North Korea as a military powerhouse: Surpassing Europe in arms supplies to Russia

 06. 12. 2023      Category: Defense & Security

North Korea's arms shipments to Russia could significantly impact the balance of power in the ongoing war in Ukraine. These transactions, however, violate United Nations resolutions prohibiting the purchase of weapons from North Korea.

Recent discussions about the Russia-North Korea collaboration have emerged in the context of North Korea's first spy satellite being launched into orbit. While the extent of Russian technology in this North Korean achievement remains uncertain, there is no doubt about the valuable assets Moscow receives from Pyongyang.

For over a year, reports have indicated that Russia has been purchasing weapons from North Korea. In the last month, the enormity of these transactions has become clearer. This situation represents not only a violation of UN resolutions but also an operation that could significantly influence the dynamics of the Ukrainian war.

Picture: North Korea Scud missile system | Shutterstock

Evidence suggests that these supplies likely include artillery shells, a type of weaponry Russia currently needs most. Since August, North Korea has reportedly supplied over a million of these to Russia. Given Russia's needs for the war in Ukraine and its domestic production capabilities, this volume is substantial.

The British think tank RUSI has detailed this through an analysis titled "Orient Express." Using satellite images from August to October, it traced the journey of containers, likely filled with artillery ammunition, from North Korea's port of Račin to a secret Russian port near Vladivostok, and then to Tichoreck, about 200 kilometers from the Ukrainian border.

The analysis identified hundreds of containers transported by three Russian ships with military connections: Angara, Maria, and Lady R. These ships, with their transponders off, made several round trips. While the satellite images don't explicitly show that the containers held artillery ammunition, the White House's accusations in mid-October and observed patterns strongly suggest this.

Simultaneously, a notable expansion of an ammunition depot near Tichoreck was observed. "From mid-August 2023, high-resolution satellite images began showing rapid reconstruction of the ammunition depot, including digging over a hundred new ammunition pits separated by berms," the RUSI analysis noted, indicating that these modifications are consistent with artillery ammunition storage.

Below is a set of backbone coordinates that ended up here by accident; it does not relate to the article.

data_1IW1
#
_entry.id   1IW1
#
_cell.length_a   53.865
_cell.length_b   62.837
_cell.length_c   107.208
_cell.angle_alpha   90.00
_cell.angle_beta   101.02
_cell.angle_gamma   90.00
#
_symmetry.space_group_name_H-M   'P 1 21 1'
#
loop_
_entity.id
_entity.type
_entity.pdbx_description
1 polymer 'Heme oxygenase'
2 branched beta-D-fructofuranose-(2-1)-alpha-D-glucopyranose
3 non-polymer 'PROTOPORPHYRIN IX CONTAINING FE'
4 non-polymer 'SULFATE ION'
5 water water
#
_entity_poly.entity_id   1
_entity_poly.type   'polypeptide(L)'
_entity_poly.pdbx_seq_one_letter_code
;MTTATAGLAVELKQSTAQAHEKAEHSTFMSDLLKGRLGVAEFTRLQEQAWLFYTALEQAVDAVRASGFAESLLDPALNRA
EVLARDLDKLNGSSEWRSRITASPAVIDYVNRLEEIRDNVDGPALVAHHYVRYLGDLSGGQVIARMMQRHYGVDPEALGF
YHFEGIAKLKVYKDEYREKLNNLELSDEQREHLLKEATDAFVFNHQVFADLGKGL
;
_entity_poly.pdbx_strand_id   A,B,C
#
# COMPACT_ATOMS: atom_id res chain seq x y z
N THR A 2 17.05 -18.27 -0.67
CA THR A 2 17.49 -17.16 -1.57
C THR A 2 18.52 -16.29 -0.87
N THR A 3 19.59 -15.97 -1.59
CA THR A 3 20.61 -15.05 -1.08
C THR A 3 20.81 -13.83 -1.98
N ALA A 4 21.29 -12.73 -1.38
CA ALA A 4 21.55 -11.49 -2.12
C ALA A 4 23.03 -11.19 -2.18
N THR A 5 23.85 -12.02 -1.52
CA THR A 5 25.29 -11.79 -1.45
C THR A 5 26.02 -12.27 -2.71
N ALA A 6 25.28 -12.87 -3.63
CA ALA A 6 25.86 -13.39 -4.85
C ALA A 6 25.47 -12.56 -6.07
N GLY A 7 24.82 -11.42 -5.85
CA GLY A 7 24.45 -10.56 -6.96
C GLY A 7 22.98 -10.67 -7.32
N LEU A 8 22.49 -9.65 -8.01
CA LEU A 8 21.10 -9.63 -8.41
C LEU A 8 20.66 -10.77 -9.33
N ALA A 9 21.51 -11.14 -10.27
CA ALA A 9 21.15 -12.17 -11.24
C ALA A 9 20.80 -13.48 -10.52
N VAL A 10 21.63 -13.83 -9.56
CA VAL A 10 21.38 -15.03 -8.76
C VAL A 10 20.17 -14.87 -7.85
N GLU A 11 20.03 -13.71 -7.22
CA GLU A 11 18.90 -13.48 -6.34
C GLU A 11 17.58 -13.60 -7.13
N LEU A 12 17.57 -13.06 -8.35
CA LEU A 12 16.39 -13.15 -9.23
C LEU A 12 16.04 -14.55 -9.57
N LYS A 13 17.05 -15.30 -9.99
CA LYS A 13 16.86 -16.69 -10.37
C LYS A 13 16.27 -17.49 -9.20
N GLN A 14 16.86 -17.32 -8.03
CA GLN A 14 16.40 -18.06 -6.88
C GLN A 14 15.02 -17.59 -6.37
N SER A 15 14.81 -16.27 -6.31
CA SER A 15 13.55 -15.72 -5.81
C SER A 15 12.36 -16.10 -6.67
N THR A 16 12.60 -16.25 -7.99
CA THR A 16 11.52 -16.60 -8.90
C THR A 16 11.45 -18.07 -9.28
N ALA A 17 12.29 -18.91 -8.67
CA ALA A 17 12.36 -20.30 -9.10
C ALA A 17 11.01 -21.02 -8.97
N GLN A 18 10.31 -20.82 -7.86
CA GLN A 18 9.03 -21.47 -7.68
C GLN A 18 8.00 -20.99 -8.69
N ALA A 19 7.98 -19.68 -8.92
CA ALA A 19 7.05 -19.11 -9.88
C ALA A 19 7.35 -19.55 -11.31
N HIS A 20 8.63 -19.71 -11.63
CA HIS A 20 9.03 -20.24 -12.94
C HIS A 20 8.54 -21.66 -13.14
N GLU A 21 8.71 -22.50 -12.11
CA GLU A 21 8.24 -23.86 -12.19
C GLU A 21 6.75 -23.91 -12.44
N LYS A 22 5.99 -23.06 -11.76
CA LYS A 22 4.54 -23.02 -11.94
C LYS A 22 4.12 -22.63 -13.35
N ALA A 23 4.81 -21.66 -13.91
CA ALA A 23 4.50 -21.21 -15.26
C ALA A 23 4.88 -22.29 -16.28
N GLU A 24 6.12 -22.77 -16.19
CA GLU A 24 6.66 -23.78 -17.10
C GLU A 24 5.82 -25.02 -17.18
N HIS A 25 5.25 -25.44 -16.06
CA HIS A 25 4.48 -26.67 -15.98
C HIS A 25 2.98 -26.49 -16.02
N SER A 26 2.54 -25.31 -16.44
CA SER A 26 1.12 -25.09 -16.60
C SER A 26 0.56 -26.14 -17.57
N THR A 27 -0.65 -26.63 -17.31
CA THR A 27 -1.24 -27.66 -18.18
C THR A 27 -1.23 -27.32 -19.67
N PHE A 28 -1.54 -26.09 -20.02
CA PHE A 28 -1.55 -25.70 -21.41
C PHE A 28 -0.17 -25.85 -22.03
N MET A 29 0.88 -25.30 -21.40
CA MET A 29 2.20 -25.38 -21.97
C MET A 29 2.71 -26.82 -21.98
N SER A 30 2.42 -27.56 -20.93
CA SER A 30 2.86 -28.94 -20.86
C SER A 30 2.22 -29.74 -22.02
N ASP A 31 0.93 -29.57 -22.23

The think tank inferred that these supplies, loaded in North Korea, were destined for this depot, based on the containers' consistent size and color. Independent group Frontelligence Insight, associated with the social media account X Tatarigami, estimated that up to 800,000 shells could have been transported in these containers over two months. This figure aligns with Reuters' report citing South Korean military sources and the White House's public estimate of one thousand containers.

While the satellite imagery-based numbers are slightly lower than the one million shells reported by South Korea, they still represent a significant quantity, especially considering the artillery-intensive nature of the war in Ukraine.

North Korea's assistance has been crucial for Russia, which, according to estimates, fired 10 to 12 million artillery shells in the first year of the war and can produce only one to two million annually without full wartime mobilization. The North Korean ammunition supply, potentially up to a million shells within just two to three months, has been a significant boost.

For context, Ukraine received over two million shells from its largest ally, the USA, since the beginning of the invasion until July of this year. Europe promised one million shells this spring, with only 300,000 delivered by the end of October, amid concerns about fulfilling this promise. The entire European capacity for artillery ammunition production was about 300,000 as of February this year.

While Western ammunition includes guided shells, which Ukraine uses effectively, the North Korean supply is significant. The Russian army compensates for the "inferiority" of its ammunition with drones for precision targeting.

The quality and continued supply of these arms remain uncertain. However, the sheer volume of the shipments underscores North Korea's production capabilities and its potential role as a significant player in the global arms market. This situation also poses a strategic challenge to Western nations, particularly in terms of monitoring and countering the flow of arms in conflict zones.

In conclusion, North Korea's arms supplies to Russia represent a pivotal moment in the ongoing Ukrainian conflict and the broader international security environment. It highlights the need for a more effective international response to unauthorized arms transfers and the importance of understanding the strategic intentions of nations like North Korea. As the situation continues to evolve, the international community must closely monitor these developments and consider their long-term implications for global security and stability.

 Author: Michal Fencl